I’ve been criticized for being so open about my son’s illness but I find that one of the most empowering pieces of feedback. I ask for my son’s approval for every piece I write and he approves all of it. If he terrifies others by being so open, then I think we’re doing something right. People are scared that he talks about this so openly.
Let them be terrified. We will continue to talk. And me…I will continue to be the most proud of all the Mama Bears out there.
I’m beyond proud of my son for the effort he puts in every day with this campaign. He’s inspired so many. And, he supports others raising awareness for mental illlness. This past weekend, we met up with an Oak Bay Councilor who rode a stationary bike to promote Ride, Don’t Hide. It was great for my son to see that others are also working hard to raise awareness and funds for mental illness.
He’s the reason elementary school kids started randomly doing pushups on the playground and having a conversation about childhood mental illness. He’s the reason I’m writing the scary truth about mental illness day after day after day. He’s the reason so many people have donated to our campaign, or become fundraisers themselves.
He’s the reason for all of this and is kicking some serious ass.
We have 20 days left. 20 days to raise another $2000. 20 days to do 1000 more pushups. 20 days to talk and talk and talk and talk about childhood mental illness.
But…if you think we’ll be quiet about it after the campaign is done…you’re wrong. We’ll continue to talk. I hope you will, too.
Where does the money raised from #PushingForAwareness go?
As we’ve gone through the campaign, we’ve found four organizations that support mental illness and feel are a good fit.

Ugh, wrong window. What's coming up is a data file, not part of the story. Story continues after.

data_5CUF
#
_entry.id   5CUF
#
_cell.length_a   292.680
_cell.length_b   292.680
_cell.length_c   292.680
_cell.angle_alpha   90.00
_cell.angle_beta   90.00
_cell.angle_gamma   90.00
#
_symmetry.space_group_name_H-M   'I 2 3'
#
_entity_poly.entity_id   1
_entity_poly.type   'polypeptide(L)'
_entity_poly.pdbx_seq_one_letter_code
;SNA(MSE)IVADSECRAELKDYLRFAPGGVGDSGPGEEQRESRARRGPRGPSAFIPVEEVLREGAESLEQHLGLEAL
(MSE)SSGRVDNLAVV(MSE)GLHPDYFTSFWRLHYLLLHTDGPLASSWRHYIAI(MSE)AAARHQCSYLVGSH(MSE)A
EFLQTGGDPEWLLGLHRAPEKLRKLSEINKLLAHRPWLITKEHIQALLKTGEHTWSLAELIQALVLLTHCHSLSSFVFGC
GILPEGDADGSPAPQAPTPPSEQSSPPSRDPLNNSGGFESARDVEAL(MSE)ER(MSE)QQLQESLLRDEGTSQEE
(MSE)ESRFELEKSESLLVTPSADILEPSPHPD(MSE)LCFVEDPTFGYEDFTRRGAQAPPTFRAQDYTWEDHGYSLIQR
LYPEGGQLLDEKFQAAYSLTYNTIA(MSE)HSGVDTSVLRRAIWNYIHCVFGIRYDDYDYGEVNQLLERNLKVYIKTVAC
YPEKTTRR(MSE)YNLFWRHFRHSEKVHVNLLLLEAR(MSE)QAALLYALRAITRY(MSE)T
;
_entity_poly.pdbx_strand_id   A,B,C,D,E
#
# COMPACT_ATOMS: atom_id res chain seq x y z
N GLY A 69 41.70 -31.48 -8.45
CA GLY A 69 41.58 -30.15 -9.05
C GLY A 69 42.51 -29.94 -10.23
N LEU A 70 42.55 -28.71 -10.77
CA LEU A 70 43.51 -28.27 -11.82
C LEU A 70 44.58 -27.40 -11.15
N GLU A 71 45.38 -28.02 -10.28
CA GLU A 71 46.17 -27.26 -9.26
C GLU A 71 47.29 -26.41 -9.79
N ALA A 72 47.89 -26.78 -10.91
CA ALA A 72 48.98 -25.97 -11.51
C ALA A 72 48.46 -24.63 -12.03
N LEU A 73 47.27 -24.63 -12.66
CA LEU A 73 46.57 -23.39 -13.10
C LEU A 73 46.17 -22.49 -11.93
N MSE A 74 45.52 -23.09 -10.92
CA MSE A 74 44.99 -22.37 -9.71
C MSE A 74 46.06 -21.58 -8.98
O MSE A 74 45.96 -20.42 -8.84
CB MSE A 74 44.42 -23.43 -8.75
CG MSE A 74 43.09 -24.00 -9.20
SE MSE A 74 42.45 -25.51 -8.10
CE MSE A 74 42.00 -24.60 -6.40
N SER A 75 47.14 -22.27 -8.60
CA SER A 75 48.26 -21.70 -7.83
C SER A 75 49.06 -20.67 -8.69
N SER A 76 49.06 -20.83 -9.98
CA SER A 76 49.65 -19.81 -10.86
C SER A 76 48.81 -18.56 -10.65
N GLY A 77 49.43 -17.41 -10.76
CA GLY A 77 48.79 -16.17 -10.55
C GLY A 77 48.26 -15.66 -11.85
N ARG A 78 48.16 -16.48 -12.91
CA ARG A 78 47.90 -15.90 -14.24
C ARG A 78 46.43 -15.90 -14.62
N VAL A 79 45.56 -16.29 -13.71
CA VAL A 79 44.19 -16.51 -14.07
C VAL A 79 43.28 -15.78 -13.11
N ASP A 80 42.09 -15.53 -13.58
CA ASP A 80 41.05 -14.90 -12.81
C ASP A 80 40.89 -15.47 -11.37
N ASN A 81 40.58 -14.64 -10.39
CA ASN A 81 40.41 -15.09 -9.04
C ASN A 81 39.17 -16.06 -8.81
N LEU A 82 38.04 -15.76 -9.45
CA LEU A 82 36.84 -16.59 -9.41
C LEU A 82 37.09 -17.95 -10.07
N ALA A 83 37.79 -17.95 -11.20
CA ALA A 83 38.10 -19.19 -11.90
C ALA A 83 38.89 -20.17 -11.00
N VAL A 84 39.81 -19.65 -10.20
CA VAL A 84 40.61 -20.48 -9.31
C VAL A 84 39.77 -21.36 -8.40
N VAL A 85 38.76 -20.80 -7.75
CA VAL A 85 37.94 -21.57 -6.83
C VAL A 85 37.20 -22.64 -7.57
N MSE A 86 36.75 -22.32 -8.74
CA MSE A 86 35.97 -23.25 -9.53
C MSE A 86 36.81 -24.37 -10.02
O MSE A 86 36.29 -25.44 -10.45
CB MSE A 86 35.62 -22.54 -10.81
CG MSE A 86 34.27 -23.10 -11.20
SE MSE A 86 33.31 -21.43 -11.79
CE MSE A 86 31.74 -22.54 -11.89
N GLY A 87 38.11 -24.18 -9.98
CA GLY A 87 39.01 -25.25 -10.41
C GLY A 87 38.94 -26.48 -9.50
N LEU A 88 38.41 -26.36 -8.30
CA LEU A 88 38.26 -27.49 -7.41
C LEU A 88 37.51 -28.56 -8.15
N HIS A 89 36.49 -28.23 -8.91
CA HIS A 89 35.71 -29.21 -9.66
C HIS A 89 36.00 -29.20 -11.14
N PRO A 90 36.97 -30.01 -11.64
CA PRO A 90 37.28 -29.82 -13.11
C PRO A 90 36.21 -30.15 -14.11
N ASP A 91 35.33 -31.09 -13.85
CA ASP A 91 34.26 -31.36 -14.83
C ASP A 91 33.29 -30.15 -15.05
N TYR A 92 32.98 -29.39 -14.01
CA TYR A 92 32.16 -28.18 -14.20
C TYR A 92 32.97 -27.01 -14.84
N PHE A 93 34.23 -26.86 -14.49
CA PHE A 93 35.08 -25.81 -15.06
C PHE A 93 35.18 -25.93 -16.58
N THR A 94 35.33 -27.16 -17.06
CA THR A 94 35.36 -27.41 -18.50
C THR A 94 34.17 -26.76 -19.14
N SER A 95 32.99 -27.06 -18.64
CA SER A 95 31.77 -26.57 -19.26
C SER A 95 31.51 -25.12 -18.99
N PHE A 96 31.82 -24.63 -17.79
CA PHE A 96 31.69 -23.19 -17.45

Buddy Check for Jesse
Head & Heart SK
Once the campaign is finished, Owen will decide how much money will go to each organization and present his donations to each. I can’t wait for that.
There’s the update, my friends.
1500 pushups done. 30 days. $3320 raised.
All to support and initiate conversations about childhood mental illness.
If you’d like to donate, please CLICK HERE. We’d appreciate any and all donations. Any amount helps and we’d be incredibly grateful to you for your support.
And please…share this campaign on your social. Please help us keep the conversations going and the donations coming in.
Thank you for your support, your kinds words and all the love you’ve sent us along the way. My son continues to battle daily and I stand beside him, sword drawn, battling his demons for him on the days he can’t. I’m proud to do it. I’m honoured to do it. But, he’s the real hero. He overcomes daily. He fights harder and has more grit and determination than any adult I know. He’s the coolest 10-year-old out there…and he’s the reason this campaign is going so well.
Thank you. Truly. Thank you for all of your support. xo
Gosh it’s so great that you and your son are bringing such awareness to this. I’m sure there are people who are relieved to know that they aren’t alone and others, like me, who don’t know much about mental illness but would like to learn and understand.
Melissa Coble says
What a fantastic thing you are doing! So necessary too. Thank you!